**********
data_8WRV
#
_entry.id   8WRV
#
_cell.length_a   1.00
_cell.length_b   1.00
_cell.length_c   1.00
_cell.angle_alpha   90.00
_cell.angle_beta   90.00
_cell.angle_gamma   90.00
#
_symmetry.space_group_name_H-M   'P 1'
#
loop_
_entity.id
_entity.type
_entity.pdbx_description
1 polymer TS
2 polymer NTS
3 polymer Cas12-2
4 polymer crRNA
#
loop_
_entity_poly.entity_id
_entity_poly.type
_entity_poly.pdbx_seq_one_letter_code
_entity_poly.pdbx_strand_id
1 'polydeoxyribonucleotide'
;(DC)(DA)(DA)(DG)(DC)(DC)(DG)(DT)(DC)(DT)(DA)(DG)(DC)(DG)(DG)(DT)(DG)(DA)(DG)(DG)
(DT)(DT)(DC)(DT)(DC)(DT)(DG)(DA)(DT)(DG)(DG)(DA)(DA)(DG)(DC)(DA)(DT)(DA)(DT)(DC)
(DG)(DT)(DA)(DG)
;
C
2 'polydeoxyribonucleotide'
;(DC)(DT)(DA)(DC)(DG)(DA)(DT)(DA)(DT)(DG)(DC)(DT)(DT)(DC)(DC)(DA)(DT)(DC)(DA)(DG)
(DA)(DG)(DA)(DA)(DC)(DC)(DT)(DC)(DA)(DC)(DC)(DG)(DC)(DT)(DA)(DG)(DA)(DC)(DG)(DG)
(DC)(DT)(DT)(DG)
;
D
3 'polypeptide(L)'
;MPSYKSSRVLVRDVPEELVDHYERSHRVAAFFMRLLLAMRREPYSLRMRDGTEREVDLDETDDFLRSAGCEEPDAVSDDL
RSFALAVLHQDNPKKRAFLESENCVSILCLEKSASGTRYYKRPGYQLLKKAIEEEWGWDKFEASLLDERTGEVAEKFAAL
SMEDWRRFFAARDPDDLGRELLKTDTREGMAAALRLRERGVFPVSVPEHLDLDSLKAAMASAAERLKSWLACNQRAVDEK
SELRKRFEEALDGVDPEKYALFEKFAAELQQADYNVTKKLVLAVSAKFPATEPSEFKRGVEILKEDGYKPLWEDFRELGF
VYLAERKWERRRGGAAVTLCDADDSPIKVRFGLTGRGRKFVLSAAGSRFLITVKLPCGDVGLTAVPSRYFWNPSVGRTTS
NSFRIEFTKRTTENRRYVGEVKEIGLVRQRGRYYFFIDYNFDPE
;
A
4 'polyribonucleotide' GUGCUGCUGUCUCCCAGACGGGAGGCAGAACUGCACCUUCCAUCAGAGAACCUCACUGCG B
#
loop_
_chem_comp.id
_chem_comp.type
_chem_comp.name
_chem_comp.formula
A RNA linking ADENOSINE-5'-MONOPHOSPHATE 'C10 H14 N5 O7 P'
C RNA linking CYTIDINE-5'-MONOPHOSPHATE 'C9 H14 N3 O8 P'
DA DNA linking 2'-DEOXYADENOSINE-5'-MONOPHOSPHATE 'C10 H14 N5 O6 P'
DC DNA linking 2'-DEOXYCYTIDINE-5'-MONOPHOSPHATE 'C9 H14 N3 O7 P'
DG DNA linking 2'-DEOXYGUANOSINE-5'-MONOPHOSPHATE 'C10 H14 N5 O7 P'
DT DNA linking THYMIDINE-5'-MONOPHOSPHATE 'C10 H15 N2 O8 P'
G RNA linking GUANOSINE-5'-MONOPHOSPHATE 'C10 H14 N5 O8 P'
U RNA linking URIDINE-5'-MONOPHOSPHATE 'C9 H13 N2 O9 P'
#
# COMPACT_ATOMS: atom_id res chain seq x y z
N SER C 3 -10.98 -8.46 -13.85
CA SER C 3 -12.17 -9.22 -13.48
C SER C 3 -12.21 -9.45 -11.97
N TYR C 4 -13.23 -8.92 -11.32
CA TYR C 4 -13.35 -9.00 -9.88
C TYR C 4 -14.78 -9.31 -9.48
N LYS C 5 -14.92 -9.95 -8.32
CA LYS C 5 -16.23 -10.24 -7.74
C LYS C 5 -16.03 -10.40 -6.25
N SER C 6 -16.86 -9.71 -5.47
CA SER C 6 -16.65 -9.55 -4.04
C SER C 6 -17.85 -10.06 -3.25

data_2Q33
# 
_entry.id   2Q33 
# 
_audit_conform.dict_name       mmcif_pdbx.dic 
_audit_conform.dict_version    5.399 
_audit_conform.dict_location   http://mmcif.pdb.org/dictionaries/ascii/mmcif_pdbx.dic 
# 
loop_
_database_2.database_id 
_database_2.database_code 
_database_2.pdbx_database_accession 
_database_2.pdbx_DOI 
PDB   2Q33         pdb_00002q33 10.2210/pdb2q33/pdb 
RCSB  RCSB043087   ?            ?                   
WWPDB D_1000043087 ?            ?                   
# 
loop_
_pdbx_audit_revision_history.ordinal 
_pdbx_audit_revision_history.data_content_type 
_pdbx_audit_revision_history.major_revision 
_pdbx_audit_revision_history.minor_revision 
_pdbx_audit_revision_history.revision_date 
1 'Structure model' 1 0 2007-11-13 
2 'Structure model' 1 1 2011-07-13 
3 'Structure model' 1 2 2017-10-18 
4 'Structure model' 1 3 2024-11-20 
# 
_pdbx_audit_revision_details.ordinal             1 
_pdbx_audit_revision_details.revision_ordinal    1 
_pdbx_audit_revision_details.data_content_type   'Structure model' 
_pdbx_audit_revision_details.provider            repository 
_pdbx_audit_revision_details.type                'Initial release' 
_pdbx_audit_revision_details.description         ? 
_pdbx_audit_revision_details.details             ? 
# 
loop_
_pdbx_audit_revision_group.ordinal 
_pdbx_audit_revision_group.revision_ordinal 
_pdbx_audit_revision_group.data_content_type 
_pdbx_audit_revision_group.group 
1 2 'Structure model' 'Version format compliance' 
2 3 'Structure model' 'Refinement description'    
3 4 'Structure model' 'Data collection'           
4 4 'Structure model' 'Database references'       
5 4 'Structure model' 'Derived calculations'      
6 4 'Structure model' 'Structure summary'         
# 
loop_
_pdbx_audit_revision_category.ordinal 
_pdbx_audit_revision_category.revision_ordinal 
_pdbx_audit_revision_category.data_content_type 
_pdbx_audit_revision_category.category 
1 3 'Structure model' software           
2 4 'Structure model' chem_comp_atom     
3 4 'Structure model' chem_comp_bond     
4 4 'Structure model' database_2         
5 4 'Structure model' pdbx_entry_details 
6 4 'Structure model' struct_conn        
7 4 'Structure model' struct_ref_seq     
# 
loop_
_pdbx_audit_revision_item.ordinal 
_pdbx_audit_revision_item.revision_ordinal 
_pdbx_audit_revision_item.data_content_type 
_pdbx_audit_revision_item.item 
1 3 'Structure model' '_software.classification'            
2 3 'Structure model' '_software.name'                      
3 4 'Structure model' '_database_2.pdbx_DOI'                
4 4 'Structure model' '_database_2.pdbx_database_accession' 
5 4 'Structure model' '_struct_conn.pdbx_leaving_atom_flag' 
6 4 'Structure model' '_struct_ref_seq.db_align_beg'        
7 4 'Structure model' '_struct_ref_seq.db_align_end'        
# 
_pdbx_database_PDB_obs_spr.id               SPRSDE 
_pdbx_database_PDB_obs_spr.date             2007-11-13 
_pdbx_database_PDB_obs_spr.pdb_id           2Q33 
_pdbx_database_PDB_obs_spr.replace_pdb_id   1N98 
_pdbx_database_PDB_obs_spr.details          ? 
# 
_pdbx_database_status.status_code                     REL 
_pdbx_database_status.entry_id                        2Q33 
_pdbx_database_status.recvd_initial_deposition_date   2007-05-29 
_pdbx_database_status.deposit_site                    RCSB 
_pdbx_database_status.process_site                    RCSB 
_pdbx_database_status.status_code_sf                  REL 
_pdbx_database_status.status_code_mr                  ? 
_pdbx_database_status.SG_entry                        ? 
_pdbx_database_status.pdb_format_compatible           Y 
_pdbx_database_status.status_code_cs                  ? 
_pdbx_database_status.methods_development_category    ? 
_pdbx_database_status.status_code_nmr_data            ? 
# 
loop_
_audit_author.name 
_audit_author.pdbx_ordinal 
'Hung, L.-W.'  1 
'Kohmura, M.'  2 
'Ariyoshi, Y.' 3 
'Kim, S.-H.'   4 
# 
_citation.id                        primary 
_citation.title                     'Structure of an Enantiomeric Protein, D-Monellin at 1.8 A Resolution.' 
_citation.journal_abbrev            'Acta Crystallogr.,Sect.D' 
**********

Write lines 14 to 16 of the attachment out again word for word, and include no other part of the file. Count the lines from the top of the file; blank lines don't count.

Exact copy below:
loop_
_entity.id
_entity.type